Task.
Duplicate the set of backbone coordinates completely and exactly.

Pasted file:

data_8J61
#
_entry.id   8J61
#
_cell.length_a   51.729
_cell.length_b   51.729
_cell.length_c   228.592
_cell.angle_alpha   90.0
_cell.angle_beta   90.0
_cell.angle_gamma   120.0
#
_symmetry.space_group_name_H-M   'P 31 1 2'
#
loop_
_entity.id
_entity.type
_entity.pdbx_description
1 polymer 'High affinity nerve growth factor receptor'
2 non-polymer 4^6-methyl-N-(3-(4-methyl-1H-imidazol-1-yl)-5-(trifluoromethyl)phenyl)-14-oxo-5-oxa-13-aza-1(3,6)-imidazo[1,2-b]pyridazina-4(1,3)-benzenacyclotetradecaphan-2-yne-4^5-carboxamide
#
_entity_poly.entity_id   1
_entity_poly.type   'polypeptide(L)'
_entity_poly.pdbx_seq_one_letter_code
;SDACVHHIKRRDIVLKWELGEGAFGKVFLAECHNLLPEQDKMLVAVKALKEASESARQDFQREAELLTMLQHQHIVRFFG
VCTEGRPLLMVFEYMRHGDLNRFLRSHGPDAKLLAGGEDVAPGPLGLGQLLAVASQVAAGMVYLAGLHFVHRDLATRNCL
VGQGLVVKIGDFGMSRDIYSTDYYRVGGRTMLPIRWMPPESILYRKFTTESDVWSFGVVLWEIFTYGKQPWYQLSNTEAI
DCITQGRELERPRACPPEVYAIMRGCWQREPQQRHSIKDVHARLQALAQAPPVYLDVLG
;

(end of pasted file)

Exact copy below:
data_8J61
#
_entry.id   8J61
#
_cell.length_a   51.729
_cell.length_b   51.729
_cell.length_c   228.592
_cell.angle_alpha   90.0
_cell.angle_beta   90.0
_cell.angle_gamma   120.0
#
_symmetry.space_group_name_H-M   'P 31 1 2'
#
loop_
_entity.id
_entity.type
_entity.pdbx_description
1 polymer 'High affinity nerve growth factor receptor'
2 non-polymer 4^6-methyl-N-(3-(4-methyl-1H-imidazol-1-yl)-5-(trifluoromethyl)phenyl)-14-oxo-5-oxa-13-aza-1(3,6)-imidazo[1,2-b]pyridazina-4(1,3)-benzenacyclotetradecaphan-2-yne-4^5-carboxamide
#
_entity_poly.entity_id   1
_entity_poly.type   'polypeptide(L)'
_entity_poly.pdbx_seq_one_letter_code
;SDACVHHIKRRDIVLKWELGEGAFGKVFLAECHNLLPEQDKMLVAVKALKEASESARQDFQREAELLTMLQHQHIVRFFG
VCTEGRPLLMVFEYMRHGDLNRFLRSHGPDAKLLAGGEDVAPGPLGLGQLLAVASQVAAGMVYLAGLHFVHRDLATRNCL
VGQGLVVKIGDFGMSRDIYSTDYYRVGGRTMLPIRWMPPESILYRKFTTESDVWSFGVVLWEIFTYGKQPWYQLSNTEAI
DCITQGRELERPRACPPEVYAIMRGCWQREPQQRHSIKDVHARLQALAQAPPVYLDVLG
;